U.S. Seeks Default Order Against Uzbek President's Daughterby
U.S. demand for $550 million stems from VimpelCom bribe probe
Shell companies were used to hide bribes to enter Uzbek market
The Harvard-educated daughter of Uzbekistan’s president and several of her closest associates ignored a U.S. government demand to turn over more than $550 million held in Swiss bank accounts linked to an international money-laundering conspiracy.
The U.S. Justice Department now wants Gulnara Karimova, the eldest daughter of Uzbek President Islam Karimov, and the others to be held responsible for the payment. Prosecutors made the request in a letter to a Manhattan federal court judge on Thursday, saying Karimova and the group failed to respond to a civil forfeiture complaint against three bank accounts.
That complaint, filed in February, didn’t name Karimova, referring only to corrupt payments made to “Government Official A, a close relative of a high-ranking Uzbek government official.” The new request names her and others described as a close associate and a former boyfriend.
The request for a default order puts pressure on Uzbekistan’s government as the U.S. seeks to resolve a wide-ranging bribery probe into mobile operator VimpelCom Ltd., which in February announced a $795 million settlement with U.S. and Dutch authorities relating to its subsidiary in Uzbekistan.
Federal prosecutors say VimpelCom and two other telecoms made more than $800 million in corrupt payments from 2004 to 2012 to shell companies controlled by Government Official A in order to enter the Uzbek market.
"The corruption proceeds were laundered through a complex series of monetary transactions, including through bank accounts in Switzerland" and then transferred to the U.S. through the New York offices of banks including JPMorgan Chase & Co. and Deutsche Bank AG, prosecutors said in the civil forfeiture suit against the accounts.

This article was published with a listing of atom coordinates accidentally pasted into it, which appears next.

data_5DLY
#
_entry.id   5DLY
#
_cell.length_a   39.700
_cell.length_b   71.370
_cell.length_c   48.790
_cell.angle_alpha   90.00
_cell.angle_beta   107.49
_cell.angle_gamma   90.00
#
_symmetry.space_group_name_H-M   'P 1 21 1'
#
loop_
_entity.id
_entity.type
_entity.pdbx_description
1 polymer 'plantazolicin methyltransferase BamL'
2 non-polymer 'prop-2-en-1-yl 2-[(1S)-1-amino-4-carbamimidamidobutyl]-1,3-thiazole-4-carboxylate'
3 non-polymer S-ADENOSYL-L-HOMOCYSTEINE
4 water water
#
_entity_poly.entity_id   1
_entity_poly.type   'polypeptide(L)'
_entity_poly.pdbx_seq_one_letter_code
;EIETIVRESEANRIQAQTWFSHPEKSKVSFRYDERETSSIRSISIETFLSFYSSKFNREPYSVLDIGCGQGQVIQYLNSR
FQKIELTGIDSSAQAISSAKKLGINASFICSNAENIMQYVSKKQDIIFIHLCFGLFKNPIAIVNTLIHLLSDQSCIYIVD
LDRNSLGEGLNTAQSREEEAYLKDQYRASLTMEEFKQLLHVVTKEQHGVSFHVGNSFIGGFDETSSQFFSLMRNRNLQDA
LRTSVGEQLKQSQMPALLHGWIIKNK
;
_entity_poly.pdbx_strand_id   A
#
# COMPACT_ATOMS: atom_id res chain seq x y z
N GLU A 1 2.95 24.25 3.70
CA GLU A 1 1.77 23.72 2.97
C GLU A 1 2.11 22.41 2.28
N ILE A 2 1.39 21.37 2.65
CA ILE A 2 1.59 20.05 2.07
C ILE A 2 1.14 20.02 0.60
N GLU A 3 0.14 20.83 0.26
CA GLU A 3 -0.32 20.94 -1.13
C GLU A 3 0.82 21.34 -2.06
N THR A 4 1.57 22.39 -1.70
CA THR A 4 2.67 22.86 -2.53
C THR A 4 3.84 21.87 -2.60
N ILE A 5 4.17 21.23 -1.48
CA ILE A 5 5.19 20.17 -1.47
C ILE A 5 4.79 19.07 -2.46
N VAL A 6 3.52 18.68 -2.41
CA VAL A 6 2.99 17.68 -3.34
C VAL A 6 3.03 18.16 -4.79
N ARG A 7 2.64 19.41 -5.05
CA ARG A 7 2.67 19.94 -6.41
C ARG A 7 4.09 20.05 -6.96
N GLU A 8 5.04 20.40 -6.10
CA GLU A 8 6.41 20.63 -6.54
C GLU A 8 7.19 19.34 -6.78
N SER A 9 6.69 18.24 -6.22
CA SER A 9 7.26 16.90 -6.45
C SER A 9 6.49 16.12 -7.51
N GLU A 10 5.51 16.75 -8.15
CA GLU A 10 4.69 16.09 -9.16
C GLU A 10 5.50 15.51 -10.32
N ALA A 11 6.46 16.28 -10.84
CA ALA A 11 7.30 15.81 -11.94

Swiss prosecutors and police raided Karimova’s Geneva mansion in 2013 as they searched for evidence in their own investigation of suspected money-laundering and fraud offenses related to telecommunications contracts in Uzbekistan.
Karimov’s press office in Tashkent, and Uzbekistan’s embassy in Washington didn’t immediately return messages seeking comment on the request.
Amsterdam-based VimpelCom’s settlement in February was the second-largest penalty levied for violations of the Foreign Corrupt Practices Act, which bans bribing officials to win business. Karimova was not charged in the case.
The accord was part of a wider, years-long, investigation by U.S., Dutch, Swedish and Swiss authorities into claims that VimpelCom, partly owned by Russian billionaires, along with Mobile TeleSystems PJSC and TeliaSonera AB. VimpelCom and its subsidiary Unitel paid more than $114 million in bribes, prosecutors said.
The case is U.S. v. All Funds Held in Account Number CH1408760000050335300 at Lombard Odier Darier Hentsch & Cie Bank, Switzerland, on behalf of Takilant Ltd., and any property traceable thereto, 16-cv-01257, U.S. District Court, Southern District of New York (Manhattan)>